Everything from Herriman’s crabbed handwriting and batty phenotic spellings to his habit of showing Ignatz’s brick flying from right to left (against the flow of reading) to the way he constructs his panels and pages – with vistas so wide the eye can’t take them in all at once – means you need to slow down and be mindful of each element of his work to show how funny it really is.
Now, Wolk is certainly right that all of these odd characteristics of Krazy Kat interfere with a quick, superficial reading – one that merely looks ahead to the punchline. But might there be more going on?
Anyone who has ever read a how-to book on comics – from How to Draw Comics the Marvel Way (Lee and Buscema) to Drawing Words and Writing Pictures (Abel and Madden) – knows that one of the first rules of action is that temporally extended events should be portrayed as moving from left to right. As a result, the different parts of the action – the release of a brick, its trajectory through the air, its impact on a cat’s head – will be read in the temporal order in which they occur (McCloud’s discussion of the passing of time within a panel in Understanding Comics is also of relevance here). So why does Herriman, more often than not, break this rule with Ignatz’s brick?
Now, there is an easy explanation: The depiction of the brick as flying from right to left goes against the rules of comics composition as we have know them. But it was Herriman, amongst others (including of course Eisner, McKay, etc.) who discovered and developed these rules, through decades of trial and error and aesthetic experimentation. So perhaps this particular aspect of the construction of action scenes in comics just wasn’t apparent or important to Herriman.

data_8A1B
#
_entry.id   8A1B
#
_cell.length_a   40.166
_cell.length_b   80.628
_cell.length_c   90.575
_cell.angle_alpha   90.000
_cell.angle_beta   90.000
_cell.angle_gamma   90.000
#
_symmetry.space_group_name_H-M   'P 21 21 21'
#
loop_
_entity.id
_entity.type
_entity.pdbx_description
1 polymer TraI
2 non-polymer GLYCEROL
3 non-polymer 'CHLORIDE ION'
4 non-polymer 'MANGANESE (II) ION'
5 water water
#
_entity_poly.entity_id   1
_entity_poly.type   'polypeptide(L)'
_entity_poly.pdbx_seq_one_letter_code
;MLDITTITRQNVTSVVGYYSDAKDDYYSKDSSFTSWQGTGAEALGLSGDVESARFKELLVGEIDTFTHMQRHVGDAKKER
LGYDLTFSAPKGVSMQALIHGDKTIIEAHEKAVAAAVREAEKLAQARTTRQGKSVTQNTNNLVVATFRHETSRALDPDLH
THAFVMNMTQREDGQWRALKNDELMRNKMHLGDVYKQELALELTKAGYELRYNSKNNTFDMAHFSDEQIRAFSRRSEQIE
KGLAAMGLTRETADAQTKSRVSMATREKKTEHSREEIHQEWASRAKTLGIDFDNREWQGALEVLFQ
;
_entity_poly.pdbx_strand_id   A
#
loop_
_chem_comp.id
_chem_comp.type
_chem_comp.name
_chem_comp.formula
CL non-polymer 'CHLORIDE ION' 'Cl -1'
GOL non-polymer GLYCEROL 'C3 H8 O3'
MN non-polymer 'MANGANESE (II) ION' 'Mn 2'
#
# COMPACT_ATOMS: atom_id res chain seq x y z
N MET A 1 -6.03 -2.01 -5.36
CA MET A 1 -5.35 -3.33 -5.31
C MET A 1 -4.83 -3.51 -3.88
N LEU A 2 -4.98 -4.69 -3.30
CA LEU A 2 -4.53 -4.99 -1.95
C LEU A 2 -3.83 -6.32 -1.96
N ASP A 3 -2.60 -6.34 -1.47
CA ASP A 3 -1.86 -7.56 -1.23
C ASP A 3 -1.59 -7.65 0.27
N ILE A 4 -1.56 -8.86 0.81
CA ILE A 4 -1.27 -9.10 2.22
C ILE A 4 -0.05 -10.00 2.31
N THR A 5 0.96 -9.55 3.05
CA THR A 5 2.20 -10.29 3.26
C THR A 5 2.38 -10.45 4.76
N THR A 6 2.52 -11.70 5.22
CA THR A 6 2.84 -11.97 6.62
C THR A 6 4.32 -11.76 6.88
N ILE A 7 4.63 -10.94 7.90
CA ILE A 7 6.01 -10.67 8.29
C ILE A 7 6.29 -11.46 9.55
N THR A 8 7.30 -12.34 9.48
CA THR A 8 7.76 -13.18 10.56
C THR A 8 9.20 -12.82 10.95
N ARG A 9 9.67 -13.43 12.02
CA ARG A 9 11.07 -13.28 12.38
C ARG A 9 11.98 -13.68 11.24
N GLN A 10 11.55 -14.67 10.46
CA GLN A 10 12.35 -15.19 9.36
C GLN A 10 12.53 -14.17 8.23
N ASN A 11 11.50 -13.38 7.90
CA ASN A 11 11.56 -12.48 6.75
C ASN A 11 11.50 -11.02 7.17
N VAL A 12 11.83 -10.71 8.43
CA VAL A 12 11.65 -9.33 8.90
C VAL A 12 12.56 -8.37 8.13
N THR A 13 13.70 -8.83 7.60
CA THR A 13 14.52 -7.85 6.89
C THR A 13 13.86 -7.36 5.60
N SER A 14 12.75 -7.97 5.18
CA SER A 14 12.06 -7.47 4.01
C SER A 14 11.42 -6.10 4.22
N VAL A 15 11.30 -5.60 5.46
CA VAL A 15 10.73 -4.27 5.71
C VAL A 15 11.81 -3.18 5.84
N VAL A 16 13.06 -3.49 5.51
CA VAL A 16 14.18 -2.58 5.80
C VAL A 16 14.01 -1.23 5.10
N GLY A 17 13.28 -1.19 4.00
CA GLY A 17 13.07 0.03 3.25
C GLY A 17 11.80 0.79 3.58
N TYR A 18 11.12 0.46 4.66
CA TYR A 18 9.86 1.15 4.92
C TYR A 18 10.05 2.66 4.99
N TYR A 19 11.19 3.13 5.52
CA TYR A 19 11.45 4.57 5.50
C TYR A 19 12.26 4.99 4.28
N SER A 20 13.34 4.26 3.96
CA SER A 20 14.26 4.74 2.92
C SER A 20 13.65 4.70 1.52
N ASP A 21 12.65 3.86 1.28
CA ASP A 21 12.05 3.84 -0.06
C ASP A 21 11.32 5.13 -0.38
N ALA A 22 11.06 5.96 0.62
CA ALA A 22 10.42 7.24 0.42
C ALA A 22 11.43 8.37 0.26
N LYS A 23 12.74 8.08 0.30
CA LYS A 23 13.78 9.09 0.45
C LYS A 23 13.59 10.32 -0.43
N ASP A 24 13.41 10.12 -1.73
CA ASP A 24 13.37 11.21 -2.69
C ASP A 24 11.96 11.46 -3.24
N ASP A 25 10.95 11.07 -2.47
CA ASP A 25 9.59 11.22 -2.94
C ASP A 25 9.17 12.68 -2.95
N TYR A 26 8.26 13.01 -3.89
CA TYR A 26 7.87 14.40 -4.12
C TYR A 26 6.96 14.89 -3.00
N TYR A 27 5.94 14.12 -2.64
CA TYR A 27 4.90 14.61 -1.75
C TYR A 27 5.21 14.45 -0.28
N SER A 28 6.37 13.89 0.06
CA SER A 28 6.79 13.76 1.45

While simple, this explanation seems unlikely. After all, Herriman was certainly a sophisticated enough practitioner of the comics art to realize that the right to left orientation of the flight of the brick would interfere with ‘natural’ reading. So why did he do it?
Here’s another, more theoretically interesting possibility: Depicting the brick as being tossed from right to left doesn’t merely slow the reader down. Instead, it highlights, in a sense, the artificiality of Ignatz’s act of violence. In drawing the path of the brick in this manner, Herriman is de-emphasizing this action as an action. After all, we don’t read Krazy Kat strips in order to find out how the big action sequence turns out each day – that is, in order to find out who wins the brick fight. Rather, the tossing of the brick is one of a number of uniform narrative ingredients that Herriman re-mixes, mashes, and rearranges in each strip. In de-emphasizing the action, Herriman also emphasizes the nature of the thrown brick as just one of a number of generic ingredients that go into a Krazy Kat strip (where, for these purposes, Krazy Kat is a genre unto itself).